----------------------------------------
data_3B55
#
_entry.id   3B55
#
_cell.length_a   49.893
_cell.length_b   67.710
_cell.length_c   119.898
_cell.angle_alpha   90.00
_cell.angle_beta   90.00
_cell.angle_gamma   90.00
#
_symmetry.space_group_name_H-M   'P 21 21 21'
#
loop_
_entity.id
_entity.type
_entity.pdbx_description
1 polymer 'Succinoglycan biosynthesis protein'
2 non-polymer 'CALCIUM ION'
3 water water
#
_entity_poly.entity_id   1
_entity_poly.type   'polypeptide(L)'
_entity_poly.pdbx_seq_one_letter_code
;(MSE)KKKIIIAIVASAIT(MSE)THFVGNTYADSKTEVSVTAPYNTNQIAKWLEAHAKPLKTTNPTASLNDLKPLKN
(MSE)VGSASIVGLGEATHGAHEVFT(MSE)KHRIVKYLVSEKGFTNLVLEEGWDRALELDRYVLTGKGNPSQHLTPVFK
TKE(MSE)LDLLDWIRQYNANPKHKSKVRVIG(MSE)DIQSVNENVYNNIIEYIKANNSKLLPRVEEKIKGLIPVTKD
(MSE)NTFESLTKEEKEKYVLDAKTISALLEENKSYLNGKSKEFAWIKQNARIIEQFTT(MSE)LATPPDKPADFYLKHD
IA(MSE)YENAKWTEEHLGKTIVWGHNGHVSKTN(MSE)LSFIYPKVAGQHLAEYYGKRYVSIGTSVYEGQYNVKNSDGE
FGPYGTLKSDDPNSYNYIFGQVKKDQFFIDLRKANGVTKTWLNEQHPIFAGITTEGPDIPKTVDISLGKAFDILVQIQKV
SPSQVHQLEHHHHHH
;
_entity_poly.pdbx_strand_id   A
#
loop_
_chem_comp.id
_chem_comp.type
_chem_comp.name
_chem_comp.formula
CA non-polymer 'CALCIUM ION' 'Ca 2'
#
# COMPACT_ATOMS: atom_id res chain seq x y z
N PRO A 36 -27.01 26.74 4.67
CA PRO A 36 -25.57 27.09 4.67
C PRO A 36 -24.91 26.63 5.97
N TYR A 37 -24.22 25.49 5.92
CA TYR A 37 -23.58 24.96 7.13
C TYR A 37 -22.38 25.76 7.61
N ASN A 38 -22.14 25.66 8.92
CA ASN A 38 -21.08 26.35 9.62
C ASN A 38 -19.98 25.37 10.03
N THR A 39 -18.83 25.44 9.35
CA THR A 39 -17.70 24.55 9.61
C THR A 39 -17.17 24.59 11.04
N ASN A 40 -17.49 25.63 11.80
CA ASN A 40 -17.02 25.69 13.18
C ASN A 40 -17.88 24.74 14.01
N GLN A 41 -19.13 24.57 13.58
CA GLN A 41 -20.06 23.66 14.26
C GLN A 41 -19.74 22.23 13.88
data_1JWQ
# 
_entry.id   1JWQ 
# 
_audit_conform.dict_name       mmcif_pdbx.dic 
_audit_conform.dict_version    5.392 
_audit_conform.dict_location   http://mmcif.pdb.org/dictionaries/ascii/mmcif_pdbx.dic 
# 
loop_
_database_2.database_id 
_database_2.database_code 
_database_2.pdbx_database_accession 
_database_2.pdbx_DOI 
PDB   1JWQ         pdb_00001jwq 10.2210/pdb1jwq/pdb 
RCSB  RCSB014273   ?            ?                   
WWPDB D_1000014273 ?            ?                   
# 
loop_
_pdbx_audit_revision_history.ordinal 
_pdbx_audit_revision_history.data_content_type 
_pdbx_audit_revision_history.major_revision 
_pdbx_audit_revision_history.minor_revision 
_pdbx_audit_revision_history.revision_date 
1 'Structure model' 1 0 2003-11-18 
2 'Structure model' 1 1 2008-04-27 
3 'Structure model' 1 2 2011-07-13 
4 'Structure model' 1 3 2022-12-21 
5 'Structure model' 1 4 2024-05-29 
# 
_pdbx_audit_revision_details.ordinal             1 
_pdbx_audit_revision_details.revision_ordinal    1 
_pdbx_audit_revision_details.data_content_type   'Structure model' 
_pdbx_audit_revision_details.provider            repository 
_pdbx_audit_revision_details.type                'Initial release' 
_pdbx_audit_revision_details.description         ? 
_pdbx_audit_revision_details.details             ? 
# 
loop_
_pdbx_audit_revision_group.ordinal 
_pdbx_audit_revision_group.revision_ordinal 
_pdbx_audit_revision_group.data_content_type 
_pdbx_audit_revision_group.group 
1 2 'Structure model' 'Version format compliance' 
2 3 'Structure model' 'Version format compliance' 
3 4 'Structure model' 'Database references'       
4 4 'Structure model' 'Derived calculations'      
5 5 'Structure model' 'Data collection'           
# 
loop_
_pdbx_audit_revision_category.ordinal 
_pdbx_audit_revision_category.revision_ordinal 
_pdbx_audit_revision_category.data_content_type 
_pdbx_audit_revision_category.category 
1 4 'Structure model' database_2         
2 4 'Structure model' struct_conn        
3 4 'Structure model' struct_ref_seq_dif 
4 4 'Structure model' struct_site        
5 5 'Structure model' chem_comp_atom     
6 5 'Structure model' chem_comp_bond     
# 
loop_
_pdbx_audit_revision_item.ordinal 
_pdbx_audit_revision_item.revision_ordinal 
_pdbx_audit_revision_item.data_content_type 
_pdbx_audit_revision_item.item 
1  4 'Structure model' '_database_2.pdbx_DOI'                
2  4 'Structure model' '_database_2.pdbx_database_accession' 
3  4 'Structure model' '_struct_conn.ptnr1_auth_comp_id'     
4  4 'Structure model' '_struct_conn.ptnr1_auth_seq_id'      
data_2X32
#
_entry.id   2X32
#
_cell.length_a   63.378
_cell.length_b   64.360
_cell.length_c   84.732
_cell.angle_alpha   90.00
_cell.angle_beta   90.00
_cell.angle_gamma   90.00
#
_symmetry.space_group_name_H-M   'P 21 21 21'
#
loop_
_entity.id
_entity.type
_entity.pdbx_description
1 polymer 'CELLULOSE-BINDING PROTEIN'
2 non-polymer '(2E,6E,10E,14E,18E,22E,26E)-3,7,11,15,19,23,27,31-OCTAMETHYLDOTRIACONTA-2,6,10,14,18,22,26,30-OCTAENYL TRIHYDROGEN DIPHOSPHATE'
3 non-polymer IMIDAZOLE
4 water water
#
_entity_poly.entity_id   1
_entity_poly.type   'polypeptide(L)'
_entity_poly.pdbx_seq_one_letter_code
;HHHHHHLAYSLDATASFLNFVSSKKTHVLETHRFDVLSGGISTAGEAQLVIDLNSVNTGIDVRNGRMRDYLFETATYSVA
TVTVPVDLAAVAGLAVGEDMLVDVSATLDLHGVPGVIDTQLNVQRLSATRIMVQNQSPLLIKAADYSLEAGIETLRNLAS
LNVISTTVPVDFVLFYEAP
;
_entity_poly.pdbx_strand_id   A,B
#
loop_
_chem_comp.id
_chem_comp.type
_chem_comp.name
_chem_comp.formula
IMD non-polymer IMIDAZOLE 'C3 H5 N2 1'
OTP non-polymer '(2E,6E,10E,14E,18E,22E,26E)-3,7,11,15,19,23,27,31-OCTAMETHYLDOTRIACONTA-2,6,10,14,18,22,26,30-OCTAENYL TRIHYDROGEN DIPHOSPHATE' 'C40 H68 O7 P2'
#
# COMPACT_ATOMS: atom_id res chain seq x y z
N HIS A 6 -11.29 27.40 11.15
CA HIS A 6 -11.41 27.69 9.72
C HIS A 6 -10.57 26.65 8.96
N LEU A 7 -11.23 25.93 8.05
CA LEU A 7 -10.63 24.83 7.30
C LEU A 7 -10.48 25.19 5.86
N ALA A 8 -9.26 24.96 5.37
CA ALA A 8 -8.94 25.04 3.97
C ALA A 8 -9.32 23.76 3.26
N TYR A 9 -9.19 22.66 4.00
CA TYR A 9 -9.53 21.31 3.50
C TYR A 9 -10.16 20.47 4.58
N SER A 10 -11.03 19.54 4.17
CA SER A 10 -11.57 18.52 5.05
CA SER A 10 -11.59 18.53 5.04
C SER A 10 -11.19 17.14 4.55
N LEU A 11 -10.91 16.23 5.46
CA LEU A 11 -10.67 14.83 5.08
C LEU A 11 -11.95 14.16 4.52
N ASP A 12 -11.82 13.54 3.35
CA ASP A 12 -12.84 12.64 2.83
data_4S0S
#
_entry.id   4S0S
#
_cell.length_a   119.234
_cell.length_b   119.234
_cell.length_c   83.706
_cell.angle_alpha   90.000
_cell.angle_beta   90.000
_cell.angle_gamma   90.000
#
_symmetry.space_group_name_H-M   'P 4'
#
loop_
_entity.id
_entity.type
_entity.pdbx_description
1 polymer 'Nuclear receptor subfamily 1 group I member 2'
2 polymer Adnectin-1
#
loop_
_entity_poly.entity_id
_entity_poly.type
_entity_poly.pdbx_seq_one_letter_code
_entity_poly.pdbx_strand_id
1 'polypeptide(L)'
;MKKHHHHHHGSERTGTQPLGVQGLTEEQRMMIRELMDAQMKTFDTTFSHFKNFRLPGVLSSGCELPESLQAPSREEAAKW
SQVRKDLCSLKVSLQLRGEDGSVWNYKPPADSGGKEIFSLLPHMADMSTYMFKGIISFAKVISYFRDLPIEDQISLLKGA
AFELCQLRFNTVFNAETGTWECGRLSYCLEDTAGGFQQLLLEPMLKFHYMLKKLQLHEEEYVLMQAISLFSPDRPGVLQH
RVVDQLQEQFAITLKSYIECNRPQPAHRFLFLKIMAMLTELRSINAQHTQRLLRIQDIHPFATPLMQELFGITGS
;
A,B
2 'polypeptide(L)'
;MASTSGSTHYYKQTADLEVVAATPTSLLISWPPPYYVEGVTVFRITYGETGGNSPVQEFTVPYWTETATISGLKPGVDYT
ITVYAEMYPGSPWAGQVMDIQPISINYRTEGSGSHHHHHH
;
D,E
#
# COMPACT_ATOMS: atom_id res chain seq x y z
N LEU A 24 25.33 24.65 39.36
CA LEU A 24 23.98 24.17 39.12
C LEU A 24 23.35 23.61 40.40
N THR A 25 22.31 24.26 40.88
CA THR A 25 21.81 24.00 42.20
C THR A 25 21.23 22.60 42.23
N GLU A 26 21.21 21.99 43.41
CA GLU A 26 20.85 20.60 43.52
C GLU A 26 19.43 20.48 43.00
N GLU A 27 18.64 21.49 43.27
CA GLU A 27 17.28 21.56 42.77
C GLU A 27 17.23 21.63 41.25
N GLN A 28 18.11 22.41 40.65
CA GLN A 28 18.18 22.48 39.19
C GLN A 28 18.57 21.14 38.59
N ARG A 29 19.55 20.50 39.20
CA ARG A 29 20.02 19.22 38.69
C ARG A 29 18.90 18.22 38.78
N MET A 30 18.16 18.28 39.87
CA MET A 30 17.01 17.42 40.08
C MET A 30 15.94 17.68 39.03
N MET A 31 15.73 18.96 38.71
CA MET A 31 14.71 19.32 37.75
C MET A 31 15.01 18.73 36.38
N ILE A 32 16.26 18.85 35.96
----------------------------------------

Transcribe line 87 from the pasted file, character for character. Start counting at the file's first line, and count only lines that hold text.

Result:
4 'Structure model' 1 3 2022-12-21 